Industry News & Expert Views

Home Depot Posts Big Sales Gains, but No Guidance, Spooking Investors

By Sheridan Fifer

Home Depot posted another stellar quarter, sharing the welcome news with investors that revenue grew by almost $22 billion; however, the home improvement retailer declined to issue guidance on the year ahead. The reason: too many wild cards. Home Depot president Ted Decker cited the pandemic, vaccine distribution, fiscal policy, and the economy as factors that will boost or damage consumer spending in ways the retailer can't foresee. The lack of guidance caused shares to fall in price as investors questioned whether Home Depot can keep what it has won once the pandemic is over. But CEO Craig Menear sounded a note of optimism, pointing to the huge gains Home Depot has made this year.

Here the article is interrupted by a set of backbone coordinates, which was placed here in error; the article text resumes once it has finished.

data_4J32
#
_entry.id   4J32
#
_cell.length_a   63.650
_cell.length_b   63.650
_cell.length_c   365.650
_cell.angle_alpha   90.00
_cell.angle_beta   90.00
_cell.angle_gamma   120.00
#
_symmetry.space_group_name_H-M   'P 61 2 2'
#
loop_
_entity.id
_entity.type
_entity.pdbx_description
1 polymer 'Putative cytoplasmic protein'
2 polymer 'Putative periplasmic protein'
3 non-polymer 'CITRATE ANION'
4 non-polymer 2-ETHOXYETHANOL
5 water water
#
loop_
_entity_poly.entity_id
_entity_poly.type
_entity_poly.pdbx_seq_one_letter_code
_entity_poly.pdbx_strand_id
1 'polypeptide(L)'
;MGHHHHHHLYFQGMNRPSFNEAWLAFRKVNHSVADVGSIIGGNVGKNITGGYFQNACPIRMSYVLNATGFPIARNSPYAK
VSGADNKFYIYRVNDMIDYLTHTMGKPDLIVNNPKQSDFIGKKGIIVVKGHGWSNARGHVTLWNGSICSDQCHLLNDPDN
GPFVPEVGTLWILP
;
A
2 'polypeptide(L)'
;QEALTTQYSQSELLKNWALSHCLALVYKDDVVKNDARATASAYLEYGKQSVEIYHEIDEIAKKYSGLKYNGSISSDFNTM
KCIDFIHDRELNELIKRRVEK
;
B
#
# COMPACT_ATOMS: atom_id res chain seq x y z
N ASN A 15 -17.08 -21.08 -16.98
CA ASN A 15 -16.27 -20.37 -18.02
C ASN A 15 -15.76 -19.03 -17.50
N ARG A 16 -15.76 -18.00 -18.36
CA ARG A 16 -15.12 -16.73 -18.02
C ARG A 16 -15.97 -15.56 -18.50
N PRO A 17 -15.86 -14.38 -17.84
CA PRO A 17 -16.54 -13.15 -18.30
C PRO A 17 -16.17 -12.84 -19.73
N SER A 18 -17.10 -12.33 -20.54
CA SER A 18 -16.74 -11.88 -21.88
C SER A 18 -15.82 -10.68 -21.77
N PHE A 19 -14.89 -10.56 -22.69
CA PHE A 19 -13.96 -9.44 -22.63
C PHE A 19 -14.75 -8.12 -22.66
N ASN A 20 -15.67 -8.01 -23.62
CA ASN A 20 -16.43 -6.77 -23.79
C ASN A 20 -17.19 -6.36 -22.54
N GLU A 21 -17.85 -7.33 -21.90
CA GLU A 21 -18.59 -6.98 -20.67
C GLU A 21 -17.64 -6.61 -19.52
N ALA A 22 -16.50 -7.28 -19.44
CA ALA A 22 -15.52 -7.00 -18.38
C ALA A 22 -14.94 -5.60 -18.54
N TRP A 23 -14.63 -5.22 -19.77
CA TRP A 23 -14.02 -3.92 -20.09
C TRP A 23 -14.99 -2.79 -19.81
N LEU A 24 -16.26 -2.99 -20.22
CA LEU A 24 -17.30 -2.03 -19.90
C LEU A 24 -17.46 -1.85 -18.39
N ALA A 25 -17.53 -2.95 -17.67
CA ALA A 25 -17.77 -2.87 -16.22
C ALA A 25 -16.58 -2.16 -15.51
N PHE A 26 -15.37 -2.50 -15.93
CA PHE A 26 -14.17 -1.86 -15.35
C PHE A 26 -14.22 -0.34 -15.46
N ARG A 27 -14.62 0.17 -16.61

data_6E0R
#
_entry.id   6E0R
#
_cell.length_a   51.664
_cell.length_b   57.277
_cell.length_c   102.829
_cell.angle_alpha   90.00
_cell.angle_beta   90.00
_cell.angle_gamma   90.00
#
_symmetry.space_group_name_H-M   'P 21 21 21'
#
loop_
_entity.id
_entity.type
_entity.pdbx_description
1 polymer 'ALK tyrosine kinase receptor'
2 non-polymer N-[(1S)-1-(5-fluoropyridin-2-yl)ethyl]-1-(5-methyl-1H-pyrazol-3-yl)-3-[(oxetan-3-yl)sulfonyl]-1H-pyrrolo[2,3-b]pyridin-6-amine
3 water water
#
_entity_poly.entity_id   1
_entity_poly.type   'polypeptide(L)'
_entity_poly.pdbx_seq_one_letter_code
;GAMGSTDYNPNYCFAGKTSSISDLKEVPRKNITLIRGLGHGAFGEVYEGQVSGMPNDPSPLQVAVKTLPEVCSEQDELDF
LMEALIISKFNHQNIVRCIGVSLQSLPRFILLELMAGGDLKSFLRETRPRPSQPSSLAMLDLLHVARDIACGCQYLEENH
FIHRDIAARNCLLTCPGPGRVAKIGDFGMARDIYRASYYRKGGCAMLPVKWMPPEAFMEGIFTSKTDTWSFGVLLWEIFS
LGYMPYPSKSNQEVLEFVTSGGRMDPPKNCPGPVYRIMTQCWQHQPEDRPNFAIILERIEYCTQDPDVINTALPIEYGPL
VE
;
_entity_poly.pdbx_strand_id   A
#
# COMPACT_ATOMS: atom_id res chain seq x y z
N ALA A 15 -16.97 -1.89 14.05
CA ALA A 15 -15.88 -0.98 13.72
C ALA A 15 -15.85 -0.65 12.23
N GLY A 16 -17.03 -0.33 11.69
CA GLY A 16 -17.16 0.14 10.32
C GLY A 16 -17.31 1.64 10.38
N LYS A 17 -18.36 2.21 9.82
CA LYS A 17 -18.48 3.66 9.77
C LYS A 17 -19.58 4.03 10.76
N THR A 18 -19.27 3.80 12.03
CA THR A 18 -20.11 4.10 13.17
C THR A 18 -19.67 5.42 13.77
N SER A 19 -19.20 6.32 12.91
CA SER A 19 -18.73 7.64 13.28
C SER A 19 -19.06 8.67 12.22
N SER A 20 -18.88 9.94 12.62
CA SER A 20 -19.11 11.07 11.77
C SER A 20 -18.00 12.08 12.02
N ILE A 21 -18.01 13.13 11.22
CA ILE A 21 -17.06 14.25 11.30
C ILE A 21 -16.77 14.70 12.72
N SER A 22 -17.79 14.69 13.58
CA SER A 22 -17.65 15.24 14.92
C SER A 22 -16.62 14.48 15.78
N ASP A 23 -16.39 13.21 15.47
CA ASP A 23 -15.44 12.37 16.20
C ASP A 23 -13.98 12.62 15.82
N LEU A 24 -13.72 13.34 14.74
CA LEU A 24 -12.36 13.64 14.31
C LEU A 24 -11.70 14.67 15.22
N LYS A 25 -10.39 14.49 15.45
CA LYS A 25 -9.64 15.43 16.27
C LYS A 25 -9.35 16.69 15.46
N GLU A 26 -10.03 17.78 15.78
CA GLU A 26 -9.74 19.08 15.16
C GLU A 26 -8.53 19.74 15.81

“For context, it took us 19 years as a company to achieve the first $20 billion in total sales, and we outgrew that in this year alone,” Home Depot CEO Craig Menear told analysts during an earnings call shortly after 9am.

Read the full story at Quartz.

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Macy's Sees First Profit Since Pandemic Began

By Sheridan Fifer

For the first time since the beginning of the coronavirus pandemic, Macy's has turned a profit. True, it wasn't spectacular, and compared to last year's figures, it appears downright dismal, but it is a sign of recovery for the retailer as it emerges from the huge losses inflicted by mass store closings and changed shopper habits. Macy's made $160 million in the 13 weeks ending January 30. During the same period a year ago, it made $340 million. But it was enough to beat Wall Street's expectations. For Macy's, it seems, the worst may be behind it.